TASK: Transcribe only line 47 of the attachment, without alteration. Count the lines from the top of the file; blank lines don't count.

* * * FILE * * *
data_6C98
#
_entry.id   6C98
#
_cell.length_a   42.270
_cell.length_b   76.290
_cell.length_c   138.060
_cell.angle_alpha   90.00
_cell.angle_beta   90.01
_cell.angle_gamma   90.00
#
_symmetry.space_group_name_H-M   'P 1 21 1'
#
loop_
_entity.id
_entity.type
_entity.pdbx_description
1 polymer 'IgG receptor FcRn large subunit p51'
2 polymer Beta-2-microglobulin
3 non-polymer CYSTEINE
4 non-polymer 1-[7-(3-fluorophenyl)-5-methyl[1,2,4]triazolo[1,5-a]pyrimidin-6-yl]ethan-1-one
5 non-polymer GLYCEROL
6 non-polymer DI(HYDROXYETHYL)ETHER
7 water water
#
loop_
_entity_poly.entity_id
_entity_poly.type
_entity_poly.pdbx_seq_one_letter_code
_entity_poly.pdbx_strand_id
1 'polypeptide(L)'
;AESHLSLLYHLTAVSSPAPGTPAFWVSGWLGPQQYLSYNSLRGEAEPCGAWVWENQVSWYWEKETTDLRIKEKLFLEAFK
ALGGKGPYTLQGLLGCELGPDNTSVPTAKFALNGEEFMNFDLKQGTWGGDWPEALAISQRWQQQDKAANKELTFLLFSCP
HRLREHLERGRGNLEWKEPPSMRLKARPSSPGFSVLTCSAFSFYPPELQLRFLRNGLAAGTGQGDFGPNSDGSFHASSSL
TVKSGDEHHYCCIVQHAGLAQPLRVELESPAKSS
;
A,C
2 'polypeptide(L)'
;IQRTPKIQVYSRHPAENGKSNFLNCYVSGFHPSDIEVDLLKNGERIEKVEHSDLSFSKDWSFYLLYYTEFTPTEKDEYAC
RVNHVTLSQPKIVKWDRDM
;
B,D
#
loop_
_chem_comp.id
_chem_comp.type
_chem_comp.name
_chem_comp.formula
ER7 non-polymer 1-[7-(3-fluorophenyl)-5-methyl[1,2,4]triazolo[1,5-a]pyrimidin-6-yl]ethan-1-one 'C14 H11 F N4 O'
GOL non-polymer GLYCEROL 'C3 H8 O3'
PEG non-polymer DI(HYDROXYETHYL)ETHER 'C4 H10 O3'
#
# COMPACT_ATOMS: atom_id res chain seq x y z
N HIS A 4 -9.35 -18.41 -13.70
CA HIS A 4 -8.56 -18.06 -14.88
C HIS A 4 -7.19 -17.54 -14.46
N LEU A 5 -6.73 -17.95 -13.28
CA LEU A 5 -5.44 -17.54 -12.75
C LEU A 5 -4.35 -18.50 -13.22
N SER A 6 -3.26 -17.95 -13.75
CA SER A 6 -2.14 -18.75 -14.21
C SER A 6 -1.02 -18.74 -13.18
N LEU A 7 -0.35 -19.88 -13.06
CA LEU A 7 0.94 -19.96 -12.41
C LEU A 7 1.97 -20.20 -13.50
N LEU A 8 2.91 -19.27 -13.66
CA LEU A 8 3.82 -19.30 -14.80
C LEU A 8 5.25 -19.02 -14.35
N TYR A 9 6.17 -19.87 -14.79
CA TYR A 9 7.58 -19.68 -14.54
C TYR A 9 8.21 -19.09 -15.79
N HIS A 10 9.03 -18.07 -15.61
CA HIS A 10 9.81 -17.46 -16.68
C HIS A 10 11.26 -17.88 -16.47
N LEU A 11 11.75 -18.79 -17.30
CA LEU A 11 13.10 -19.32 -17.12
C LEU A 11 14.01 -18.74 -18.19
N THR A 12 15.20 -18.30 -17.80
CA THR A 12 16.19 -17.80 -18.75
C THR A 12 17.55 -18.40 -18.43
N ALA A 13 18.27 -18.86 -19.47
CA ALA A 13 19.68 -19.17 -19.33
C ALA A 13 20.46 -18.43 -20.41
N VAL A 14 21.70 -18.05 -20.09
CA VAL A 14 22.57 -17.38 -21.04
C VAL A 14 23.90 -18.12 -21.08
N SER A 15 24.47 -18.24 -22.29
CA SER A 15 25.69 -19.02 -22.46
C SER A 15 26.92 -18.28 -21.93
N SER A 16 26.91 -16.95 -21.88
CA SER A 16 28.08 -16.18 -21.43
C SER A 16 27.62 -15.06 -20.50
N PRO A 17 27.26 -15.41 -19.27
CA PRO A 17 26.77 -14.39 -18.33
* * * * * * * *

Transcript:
_chem_comp.name